Archived Story

History/Genealogy Society expanding

Published 9:19am Friday, June 29, 2012

The Decatur County Historical and Genealogical Society is looking for some “new blood.”

A committee, comprised of chairman Jim Gisondi, Linda Gisondi, Shirley Fleming, Clayton Penhallegon and Anne Reynolds, held an initial meeting this week at the new museum to look at several strategies for increasing membership.

The society’s purpose is to continue the preservation of the records and historical artifacts of Decatur County.

The Gisondis, though relative newcomers to the county, feel that Bainbridge and Decatur County have a fascinating history. They moved here in 2008 from Enon, Ohio, where they were members and officers of an historical society for over 20 years. One of the first questions they asked when researching the Bainbridge area as a potential place to live was, “Does Bainbridge/Decatur County have an historical society?” An item of interest to them is Bainbridge being the first “Inland Port” that accommodated river commerce all the way up from the Gulf of Mexico. They also enjoy reading the stories of the many strategic battles fought in the area, from the time of the Indian wars, through the American Revolution and Civil War.

Society leadership is working to expand their scope of services. Some recent accomplishments have been the new museum that opened in May on Broughton Street on the square. There is now a bi-monthly newsletter that goes out on e-mail and through the post office for those who do not have email. There is also a website (www.decogensoc.org) that offers information and items available for purchase, such as books and maps.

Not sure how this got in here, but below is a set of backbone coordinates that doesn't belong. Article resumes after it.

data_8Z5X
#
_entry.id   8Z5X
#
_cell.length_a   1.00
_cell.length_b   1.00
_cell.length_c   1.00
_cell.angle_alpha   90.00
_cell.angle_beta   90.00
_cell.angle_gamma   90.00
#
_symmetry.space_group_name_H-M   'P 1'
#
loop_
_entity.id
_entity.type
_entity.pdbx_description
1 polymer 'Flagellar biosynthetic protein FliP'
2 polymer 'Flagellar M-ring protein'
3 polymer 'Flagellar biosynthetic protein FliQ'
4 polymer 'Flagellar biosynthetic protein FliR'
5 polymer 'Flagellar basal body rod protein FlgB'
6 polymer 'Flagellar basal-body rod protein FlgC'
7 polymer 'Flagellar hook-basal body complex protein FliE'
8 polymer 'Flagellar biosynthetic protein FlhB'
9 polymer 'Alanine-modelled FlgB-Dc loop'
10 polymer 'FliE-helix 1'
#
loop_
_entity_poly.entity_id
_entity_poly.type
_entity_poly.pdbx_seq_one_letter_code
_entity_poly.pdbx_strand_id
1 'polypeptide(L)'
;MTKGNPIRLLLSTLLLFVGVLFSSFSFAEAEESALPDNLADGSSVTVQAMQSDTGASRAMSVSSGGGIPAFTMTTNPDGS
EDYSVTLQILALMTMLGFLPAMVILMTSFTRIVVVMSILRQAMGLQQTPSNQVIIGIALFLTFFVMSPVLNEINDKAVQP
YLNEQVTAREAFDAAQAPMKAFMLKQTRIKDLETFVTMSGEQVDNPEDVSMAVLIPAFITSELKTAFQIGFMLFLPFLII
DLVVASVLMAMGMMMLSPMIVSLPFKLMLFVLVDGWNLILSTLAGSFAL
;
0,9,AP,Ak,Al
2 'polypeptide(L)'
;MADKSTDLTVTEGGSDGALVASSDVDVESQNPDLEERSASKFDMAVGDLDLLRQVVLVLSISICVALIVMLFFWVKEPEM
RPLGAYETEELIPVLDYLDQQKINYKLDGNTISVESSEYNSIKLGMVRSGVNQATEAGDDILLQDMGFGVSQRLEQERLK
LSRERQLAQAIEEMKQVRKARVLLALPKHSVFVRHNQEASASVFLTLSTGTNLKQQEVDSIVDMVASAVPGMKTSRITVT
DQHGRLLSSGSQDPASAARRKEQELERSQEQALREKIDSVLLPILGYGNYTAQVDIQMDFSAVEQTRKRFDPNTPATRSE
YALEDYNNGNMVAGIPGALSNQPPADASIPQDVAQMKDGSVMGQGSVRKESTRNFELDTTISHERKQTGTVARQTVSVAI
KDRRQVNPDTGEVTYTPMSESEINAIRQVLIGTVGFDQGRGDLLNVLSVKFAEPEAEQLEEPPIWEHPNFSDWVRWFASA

A new brochure is being developed for placement in strategic places around the community. The genealogical area is being expanded to provide more training and access for those wanting to learn, and share more of their family heritage. The society helped with the new Oak City cemetery tour recently conducted by the City of Bainbridge, by providing the chronicled history of the graves and staffing the event with volunteers.

The society holds quarterly dinner meetings and has a current membership of 125 people, many of whom have become inactive over the years. Jim Gisondi, says of the group, “Like all organizations, we are getting older and looking for new members to take an active role.”

They are also seeking fund raising ideas to involve the community and promote the new museum.

Museum hours, in addition to special events, are Tuesdays and Thursdays, 1 p.m. to 4 p.m. and Saturdays, 10 a.m. to 2 p.m.

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